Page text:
by Nicole Pramik
Being an older Christian single can make one feel like a stranger in a strange land. I wish I could say I can’t relate but, unfortunately, I can.
Comfort can be hard to come by for 30-something single ladies like me—who desire marriage while that dream seems to indefinitely remain out of reach. Yet when despondency gets a bit much to bear, I often turn to Scripture for encouragement from some of the women for whom God did the impossible. Sarah, Hannah, and Elizabeth all had an impossible dream to become mothers, and Ruth was a foreign widow in a foreign land with no prospects. While each of these women were strangers navigating the strange lands of childlessness and singlehood, respectively, their stories possess a similar thread—God does the impossible when all seems barren and lost.
Sarah, Hannah, and Elizabeth might have been separated by time, but their hearts’ desires for children connect them. While I wait to pass the first milestone to parenthood (getting married), I still find comfort in their journeys, not only in how their stories were resolved but also through their struggles.
I have, at times, relinquished my hope
of ever marrying.
I imagined that at least by my 30s I would be entering the dating scene, yet my love life remains nonexistent. I have, at times, relinquished my hope of ever marrying—as each birthday passes, more candles get added to the cake than prospects enter my life. Similarly, I imagine that as each year and decade passed, Sarah (Genesis 17:17) and Elizabeth (Luke 1:7), who were well past their childbearing years, may have relinquished their once vibrant hopes. I, too, catch myself doing the same when it comes to my dream for marriage.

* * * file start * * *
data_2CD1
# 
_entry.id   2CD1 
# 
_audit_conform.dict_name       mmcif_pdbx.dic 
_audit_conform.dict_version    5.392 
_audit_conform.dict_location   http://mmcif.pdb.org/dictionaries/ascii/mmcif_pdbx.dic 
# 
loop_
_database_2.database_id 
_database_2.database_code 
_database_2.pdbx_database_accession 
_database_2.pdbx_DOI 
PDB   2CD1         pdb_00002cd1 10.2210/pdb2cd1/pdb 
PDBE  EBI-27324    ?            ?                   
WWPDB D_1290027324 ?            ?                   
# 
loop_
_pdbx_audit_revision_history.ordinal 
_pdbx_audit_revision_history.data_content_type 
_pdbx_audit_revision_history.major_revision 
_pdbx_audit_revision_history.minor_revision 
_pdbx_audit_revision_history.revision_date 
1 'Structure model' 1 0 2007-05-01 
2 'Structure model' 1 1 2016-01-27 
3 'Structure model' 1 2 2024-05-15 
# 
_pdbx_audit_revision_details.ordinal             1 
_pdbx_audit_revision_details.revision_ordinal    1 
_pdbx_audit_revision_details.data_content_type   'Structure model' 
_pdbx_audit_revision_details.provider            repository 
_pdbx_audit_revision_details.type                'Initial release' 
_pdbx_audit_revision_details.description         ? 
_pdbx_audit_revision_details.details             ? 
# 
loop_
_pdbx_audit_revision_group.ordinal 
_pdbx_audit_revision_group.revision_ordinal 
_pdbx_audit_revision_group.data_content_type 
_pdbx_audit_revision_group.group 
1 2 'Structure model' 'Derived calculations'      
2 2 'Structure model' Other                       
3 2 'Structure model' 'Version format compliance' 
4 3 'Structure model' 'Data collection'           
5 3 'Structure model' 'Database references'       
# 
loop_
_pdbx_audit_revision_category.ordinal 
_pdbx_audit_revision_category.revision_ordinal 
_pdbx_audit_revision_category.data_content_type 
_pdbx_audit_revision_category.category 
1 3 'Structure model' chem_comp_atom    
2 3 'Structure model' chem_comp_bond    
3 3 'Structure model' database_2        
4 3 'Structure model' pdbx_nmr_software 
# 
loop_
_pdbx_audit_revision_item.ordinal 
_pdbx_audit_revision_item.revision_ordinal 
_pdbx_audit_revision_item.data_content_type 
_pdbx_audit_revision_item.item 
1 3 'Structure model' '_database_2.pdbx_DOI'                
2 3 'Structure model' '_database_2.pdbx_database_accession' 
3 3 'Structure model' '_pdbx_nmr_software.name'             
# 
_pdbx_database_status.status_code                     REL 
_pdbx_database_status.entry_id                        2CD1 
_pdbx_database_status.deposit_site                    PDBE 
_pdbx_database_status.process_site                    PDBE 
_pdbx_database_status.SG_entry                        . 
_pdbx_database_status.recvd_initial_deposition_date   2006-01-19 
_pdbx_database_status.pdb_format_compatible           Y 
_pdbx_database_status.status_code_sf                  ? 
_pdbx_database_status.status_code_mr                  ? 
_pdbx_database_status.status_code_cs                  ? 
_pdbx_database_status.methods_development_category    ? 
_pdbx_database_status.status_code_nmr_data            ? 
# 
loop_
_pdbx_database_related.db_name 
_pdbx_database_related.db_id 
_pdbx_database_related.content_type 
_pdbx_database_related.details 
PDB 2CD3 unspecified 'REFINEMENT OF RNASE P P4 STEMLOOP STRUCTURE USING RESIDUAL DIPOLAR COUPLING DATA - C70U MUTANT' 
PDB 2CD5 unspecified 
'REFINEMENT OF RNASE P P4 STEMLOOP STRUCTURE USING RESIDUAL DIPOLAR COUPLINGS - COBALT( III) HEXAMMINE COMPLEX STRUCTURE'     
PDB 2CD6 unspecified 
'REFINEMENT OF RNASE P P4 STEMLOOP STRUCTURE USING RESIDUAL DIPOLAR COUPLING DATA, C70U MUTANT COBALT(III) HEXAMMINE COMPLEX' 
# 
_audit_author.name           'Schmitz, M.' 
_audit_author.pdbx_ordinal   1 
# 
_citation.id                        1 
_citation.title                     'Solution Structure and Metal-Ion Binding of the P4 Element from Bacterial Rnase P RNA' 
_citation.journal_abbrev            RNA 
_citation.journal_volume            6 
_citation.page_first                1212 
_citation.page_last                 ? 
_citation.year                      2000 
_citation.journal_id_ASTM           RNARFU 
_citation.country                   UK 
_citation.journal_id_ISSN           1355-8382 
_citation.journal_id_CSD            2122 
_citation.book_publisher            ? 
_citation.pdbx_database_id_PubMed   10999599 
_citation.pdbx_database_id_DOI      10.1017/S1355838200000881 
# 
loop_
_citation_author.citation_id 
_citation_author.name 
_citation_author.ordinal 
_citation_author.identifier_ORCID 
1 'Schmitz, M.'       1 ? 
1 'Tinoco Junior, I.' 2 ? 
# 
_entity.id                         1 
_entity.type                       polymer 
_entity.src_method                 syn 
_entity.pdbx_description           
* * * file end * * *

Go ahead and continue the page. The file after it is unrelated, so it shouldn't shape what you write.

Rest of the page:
While we’re never told how old Hannah was, no doubt her frustrations were similar. The Bible tells us that her childlessness was a matter of great distress for her, so much so that she experienced depression (1 Samuel 1:3-7). Scripture never says that these women allowed their desires to become an idol. Instead, it was a dream that perhaps they felt had been deeply implanted in their hearts yet, for whatever reason, the seed remained dormant.
The stories of Sarah, Hannah, and Elizabeth’s don’t end with any of them being told to get over it, give up hope, or simply grin and bear it. Each one was blessed with a child in God’s timing. However, their dream, which was ultimately realized, didn’t arise out of perfect circumstances:
- Sarah initially took matters into her own hands, believing that God meant to give her and Abraham a child through Hagar, her servant, instead (Genesis 16:1-2).
- Hannah allowed her husband’s second, more fertile wife to become a source of torment for her (1 Samuel 1:6-7).
- Elizabeth’s husband, Zechariah, refused to believe Gabriel’s message that they would become parents and was forced to remain mute until their son, John, was born (Luke 1:5-25).
In each of these women’s lives, I see a little bit of myself. Like Sarah, I have felt that I needed to help God out, especially whenever I feel like I’m not “doing enough” to meet eligible men. Like Hannah, I have been driven to depression as I look around and compare my life to the lives of others and wonder why my timetable seems to be progressing so slowly. And like Elizabeth and Zechariah, I have assumed that if I haven’t met a godly husband yet, then I apparently never will.